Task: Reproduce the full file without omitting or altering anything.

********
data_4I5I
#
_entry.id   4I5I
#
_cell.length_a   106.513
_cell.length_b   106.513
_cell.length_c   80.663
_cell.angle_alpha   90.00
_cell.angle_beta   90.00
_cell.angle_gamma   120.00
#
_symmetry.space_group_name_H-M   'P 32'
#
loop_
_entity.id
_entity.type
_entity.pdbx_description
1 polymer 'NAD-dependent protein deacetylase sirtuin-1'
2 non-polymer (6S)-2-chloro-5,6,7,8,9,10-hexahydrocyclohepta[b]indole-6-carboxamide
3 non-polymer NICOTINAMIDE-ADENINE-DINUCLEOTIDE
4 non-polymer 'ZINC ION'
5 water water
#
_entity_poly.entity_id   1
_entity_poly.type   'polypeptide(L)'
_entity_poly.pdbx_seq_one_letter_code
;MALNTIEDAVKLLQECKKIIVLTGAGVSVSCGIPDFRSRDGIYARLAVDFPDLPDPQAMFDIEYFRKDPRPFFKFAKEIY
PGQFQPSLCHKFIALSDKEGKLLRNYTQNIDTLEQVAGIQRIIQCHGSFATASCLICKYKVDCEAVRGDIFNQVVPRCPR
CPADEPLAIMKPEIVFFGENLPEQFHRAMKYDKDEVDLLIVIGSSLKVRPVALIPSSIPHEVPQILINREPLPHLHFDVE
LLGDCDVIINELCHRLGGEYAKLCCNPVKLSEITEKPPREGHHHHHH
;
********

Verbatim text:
data_4I5I
#
_entry.id   4I5I
#
_cell.length_a   106.513
_cell.length_b   106.513
_cell.length_c   80.663
_cell.angle_alpha   90.00
_cell.angle_beta   90.00
_cell.angle_gamma   120.00
#
_symmetry.space_group_name_H-M   'P 32'
#
loop_
_entity.id
_entity.type
_entity.pdbx_description
1 polymer 'NAD-dependent protein deacetylase sirtuin-1'
2 non-polymer (6S)-2-chloro-5,6,7,8,9,10-hexahydrocyclohepta[b]indole-6-carboxamide
3 non-polymer NICOTINAMIDE-ADENINE-DINUCLEOTIDE
4 non-polymer 'ZINC ION'
5 water water
#
_entity_poly.entity_id   1
_entity_poly.type   'polypeptide(L)'
_entity_poly.pdbx_seq_one_letter_code
;MALNTIEDAVKLLQECKKIIVLTGAGVSVSCGIPDFRSRDGIYARLAVDFPDLPDPQAMFDIEYFRKDPRPFFKFAKEIY
PGQFQPSLCHKFIALSDKEGKLLRNYTQNIDTLEQVAGIQRIIQCHGSFATASCLICKYKVDCEAVRGDIFNQVVPRCPR
CPADEPLAIMKPEIVFFGENLPEQFHRAMKYDKDEVDLLIVIGSSLKVRPVALIPSSIPHEVPQILINREPLPHLHFDVE
LLGDCDVIINELCHRLGGEYAKLCCNPVKLSEITEKPPREGHHHHHH
;